CHAOS THEORY | Enemy

Denis Villeneuve’s Enemy is a film of sheeny surfaces beneath which works a fervid, obscure logic. By Louis Rogers

 

Like so many of cinema’s college professors, Jake Gyllenhaal’s Adam Bell uses chalk and a blackboard in his classroom, favouring the spider diagram as a means of setting out the key themes of his lecture, and possibly those of the film. In the early scenes of Enemy, we see Adam reeling out the same lines about the repetitiousness of history to class after class against a frantic background of words interconnected with chalk: “history”; “Hegel”; “control”’; “truth”, the last crossed out with an emphatic X.

Denis Villeneuve’s Enemy is a film of sheeny surfaces beneath which works a fervid, obscure logic. The Toronto in which it is set is opaque with fog and darkened glass: skyscraper windows, sunglasses, and motorbike helmets all suggest the shiny, undisclosing eyes of an insect – or, as we learn is more to the point, an arachnid. Villeneuve’s camera moves with the otherworldly assurance of a sleepwalker. The film is sparse on dialogue and has just four substantive characters (two of whom could be the same person). At one compellingly unusual moment, Adam walks away from the camera as he takes a call in his flat, continuing to speak from behind a door: we are left to contend with its expressionless surface. Beneath all this, the plot is driven by surreal contrivances of fate, which seem increasingly to tend toward chaos rather than coherence.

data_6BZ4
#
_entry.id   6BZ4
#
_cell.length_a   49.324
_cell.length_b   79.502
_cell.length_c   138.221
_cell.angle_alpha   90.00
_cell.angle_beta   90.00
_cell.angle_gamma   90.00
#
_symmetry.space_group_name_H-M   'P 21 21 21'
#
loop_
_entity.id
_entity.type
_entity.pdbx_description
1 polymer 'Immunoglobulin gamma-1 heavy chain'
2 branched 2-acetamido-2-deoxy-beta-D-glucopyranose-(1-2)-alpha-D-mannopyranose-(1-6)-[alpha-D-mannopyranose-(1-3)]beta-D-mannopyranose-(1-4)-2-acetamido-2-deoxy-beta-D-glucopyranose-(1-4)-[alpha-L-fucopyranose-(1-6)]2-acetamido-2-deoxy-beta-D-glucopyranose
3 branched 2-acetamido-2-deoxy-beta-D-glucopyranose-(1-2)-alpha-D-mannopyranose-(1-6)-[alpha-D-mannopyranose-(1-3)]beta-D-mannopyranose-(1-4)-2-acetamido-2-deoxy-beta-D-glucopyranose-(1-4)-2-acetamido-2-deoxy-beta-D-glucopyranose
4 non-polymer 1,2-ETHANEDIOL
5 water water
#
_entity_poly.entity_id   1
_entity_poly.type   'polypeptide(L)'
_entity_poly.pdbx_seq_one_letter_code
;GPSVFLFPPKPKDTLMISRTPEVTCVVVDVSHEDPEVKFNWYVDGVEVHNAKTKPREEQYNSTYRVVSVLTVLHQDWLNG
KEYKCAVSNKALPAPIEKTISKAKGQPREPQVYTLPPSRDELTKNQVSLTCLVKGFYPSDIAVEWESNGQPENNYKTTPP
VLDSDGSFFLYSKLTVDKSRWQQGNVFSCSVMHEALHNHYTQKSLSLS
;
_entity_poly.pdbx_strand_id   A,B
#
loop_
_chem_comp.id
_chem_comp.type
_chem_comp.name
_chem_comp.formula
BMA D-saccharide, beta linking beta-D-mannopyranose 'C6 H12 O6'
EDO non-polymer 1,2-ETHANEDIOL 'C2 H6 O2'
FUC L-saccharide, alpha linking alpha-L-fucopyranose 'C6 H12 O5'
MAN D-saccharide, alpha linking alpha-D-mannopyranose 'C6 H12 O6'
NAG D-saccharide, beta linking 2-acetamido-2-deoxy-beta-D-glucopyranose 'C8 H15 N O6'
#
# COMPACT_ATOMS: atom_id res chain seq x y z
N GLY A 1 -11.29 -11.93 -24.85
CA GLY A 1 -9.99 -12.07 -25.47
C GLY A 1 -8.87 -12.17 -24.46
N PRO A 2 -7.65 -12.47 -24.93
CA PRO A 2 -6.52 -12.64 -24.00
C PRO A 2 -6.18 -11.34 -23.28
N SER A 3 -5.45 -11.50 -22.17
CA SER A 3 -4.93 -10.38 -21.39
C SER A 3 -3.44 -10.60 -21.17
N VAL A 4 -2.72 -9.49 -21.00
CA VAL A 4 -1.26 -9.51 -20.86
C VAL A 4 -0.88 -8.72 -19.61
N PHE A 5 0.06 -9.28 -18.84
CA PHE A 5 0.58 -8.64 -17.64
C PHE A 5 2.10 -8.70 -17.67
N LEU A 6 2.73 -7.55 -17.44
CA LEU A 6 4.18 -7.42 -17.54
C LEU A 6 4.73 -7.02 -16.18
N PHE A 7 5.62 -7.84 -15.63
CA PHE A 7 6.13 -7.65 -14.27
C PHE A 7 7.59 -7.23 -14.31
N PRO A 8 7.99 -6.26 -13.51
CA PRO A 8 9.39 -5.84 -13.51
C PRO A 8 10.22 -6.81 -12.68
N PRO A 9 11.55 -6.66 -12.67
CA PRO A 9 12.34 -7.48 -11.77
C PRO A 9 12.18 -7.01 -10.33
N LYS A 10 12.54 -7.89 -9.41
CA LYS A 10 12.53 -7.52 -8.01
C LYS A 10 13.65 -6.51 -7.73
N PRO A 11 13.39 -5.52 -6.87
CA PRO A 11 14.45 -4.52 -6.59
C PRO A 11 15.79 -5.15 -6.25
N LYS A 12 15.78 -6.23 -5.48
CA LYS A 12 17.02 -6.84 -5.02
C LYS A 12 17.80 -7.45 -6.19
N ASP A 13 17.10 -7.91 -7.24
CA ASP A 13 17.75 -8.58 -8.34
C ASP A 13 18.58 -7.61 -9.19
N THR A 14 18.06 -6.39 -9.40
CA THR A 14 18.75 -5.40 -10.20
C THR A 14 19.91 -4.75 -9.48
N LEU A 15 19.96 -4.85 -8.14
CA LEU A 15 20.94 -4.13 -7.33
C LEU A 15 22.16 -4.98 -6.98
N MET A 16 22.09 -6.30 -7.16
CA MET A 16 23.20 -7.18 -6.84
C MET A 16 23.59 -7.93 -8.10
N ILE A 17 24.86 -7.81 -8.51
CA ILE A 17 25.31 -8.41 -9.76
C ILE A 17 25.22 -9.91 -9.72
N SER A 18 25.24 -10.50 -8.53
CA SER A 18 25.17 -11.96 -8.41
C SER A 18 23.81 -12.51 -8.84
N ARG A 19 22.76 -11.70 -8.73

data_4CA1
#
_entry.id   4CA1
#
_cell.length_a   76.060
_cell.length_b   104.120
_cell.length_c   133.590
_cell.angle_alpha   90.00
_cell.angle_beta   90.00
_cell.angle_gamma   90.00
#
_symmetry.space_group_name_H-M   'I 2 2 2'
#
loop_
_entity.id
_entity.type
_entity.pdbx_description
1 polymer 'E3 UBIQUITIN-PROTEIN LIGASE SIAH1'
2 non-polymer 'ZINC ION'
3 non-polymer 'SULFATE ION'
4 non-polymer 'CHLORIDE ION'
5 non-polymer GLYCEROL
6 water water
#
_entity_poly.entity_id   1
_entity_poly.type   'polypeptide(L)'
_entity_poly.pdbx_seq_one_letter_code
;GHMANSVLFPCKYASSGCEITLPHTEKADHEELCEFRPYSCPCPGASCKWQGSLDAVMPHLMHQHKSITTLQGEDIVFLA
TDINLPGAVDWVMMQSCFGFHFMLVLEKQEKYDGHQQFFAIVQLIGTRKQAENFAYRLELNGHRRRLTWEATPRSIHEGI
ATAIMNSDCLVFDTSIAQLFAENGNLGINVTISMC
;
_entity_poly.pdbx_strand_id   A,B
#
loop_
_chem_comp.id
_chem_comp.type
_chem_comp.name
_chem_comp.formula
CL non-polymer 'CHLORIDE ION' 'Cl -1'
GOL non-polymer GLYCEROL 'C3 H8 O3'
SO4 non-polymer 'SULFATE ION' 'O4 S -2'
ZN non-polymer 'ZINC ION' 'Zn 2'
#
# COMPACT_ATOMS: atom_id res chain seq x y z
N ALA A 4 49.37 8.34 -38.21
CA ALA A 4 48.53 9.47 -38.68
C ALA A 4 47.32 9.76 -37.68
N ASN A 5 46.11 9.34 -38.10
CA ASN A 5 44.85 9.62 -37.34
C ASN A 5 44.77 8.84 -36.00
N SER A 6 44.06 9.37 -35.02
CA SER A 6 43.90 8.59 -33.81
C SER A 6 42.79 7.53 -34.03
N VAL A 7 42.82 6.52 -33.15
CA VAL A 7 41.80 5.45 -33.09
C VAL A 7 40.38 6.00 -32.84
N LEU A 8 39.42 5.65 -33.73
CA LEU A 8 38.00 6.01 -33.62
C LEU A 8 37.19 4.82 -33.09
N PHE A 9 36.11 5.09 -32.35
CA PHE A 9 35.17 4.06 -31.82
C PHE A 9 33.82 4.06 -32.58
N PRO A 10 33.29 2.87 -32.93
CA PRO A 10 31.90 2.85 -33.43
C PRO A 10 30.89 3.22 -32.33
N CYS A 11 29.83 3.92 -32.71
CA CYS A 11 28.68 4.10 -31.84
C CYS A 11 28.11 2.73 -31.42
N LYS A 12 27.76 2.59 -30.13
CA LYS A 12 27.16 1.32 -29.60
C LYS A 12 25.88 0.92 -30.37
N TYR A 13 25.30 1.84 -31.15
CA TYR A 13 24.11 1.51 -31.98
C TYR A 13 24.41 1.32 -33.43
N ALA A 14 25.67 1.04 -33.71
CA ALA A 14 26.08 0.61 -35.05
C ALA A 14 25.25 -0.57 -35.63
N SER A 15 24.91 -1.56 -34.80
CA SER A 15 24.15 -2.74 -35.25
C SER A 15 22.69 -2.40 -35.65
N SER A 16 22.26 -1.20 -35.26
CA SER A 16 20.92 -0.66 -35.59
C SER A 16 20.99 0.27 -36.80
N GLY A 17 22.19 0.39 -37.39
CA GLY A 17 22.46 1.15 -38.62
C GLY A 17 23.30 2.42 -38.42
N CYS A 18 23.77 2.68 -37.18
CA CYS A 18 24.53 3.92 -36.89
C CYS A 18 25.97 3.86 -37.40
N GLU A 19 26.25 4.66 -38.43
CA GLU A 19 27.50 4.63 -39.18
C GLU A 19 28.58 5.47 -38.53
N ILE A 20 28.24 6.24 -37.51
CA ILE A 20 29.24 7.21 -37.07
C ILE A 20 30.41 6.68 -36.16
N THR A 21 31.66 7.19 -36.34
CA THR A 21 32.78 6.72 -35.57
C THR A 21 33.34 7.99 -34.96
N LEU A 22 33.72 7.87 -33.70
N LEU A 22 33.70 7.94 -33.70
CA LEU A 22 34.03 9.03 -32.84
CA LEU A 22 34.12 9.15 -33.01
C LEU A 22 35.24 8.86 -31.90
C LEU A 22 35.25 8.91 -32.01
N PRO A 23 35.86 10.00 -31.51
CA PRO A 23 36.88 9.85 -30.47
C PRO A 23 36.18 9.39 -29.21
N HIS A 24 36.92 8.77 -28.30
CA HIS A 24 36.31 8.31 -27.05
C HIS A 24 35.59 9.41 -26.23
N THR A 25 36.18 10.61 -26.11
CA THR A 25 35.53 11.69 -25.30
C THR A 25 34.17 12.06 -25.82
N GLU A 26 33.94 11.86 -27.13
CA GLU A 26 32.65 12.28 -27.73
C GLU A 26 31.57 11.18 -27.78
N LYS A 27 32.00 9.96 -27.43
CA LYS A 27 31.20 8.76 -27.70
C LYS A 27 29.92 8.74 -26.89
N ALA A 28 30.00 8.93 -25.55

At first, Enemy looks like a fairly recognisable thriller, goading us into guessing at the denouement of its doppelgänger riddle. But the mystery only thickens. Throwaway lines from characters who should be underwriting the film’s base reality upend what certainties we had, and a final, absolutely literal hair-raiser of a shot demands total reconsideration. 

The epigraph that opens the film, taken from its source material, José Saramago’s novel The Double, reads: “Chaos is order yet undeciphered”. The characters in the film that follow might be fated to decipher, but they are far from sure of reaching a solution. In Villeneuve’s assured, almost stately depiction of psychic life, the reality of the subconscious is ultimately characterised as chaos, with all the furious but sealed logic of someone else’s indecipherable spider diagram.

 

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